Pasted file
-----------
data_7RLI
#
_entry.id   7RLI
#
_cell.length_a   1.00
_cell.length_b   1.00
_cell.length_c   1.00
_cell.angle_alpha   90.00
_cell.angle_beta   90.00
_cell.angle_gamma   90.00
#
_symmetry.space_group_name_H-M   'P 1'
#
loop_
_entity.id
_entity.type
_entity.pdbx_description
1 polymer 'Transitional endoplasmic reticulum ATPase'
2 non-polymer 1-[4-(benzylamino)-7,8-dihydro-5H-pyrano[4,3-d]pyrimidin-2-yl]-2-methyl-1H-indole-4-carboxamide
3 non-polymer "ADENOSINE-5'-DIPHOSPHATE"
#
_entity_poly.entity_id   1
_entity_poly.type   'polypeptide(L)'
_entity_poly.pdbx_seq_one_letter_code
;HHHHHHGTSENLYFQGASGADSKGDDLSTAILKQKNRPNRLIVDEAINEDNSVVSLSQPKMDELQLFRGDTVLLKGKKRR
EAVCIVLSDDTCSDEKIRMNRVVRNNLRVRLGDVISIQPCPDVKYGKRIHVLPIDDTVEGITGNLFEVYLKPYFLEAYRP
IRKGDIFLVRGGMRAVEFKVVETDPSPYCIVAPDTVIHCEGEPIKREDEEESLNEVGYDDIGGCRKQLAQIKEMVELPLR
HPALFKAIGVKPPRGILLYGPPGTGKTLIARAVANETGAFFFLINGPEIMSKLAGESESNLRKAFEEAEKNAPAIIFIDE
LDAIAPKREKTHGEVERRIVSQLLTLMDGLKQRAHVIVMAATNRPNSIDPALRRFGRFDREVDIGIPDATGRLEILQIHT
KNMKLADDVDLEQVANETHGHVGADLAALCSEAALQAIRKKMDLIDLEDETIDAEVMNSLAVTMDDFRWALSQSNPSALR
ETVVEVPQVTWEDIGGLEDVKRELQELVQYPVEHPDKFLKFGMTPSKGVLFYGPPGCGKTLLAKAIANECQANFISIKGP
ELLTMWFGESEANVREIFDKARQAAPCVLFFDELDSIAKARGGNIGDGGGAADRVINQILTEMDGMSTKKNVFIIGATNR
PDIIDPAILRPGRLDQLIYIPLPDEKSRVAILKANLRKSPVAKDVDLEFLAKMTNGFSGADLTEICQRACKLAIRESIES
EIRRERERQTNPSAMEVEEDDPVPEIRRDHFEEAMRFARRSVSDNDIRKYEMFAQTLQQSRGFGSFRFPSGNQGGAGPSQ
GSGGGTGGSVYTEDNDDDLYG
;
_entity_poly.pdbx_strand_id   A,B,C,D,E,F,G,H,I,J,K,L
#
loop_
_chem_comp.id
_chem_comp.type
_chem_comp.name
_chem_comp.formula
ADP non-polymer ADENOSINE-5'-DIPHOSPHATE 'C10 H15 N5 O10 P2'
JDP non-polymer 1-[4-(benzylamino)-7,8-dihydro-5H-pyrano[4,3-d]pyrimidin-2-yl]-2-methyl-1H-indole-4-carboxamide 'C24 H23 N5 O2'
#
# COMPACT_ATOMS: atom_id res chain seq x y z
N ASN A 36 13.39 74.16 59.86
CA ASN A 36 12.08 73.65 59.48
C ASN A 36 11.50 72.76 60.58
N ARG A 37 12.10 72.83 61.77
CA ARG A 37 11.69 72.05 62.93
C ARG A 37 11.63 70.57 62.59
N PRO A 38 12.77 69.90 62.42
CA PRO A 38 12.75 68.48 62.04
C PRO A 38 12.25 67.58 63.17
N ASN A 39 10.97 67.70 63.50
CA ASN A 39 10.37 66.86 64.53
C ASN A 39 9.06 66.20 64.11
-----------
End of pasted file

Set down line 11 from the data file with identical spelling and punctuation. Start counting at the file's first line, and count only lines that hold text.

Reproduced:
#